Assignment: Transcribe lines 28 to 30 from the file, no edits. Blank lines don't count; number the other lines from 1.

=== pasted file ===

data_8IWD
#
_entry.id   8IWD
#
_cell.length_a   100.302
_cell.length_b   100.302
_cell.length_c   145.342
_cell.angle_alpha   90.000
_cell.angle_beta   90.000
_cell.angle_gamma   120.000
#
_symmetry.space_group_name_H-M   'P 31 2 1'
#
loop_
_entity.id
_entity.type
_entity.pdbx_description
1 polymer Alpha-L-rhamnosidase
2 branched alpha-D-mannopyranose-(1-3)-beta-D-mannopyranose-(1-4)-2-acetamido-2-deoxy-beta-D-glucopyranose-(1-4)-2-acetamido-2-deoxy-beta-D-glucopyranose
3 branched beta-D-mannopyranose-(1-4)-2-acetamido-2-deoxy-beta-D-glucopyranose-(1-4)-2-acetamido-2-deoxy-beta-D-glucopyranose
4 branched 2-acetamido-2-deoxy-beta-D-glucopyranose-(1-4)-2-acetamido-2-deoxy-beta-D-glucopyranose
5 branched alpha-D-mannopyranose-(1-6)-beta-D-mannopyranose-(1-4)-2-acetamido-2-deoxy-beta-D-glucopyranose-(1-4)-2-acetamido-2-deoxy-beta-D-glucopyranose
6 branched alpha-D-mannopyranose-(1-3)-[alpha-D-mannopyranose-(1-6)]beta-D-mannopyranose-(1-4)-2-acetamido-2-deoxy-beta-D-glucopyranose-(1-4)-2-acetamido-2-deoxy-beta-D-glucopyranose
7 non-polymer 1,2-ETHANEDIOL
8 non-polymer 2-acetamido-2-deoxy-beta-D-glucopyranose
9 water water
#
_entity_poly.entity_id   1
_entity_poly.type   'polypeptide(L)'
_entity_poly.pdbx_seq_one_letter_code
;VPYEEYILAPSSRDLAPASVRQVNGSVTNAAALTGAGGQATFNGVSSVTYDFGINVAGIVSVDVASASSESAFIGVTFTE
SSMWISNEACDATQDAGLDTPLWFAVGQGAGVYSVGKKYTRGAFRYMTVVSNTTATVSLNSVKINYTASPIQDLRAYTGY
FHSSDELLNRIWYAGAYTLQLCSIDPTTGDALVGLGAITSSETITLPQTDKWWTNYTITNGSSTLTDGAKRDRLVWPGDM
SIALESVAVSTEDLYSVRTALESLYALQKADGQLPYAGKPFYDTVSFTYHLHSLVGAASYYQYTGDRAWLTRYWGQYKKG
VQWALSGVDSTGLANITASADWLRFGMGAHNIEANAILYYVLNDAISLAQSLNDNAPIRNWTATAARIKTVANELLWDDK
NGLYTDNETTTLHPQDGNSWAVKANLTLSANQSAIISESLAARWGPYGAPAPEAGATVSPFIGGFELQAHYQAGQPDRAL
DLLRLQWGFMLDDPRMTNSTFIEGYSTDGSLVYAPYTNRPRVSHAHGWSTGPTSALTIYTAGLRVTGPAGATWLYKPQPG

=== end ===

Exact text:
_entity_poly.entity_id   1
_entity_poly.type   'polypeptide(L)'
_entity_poly.pdbx_seq_one_letter_code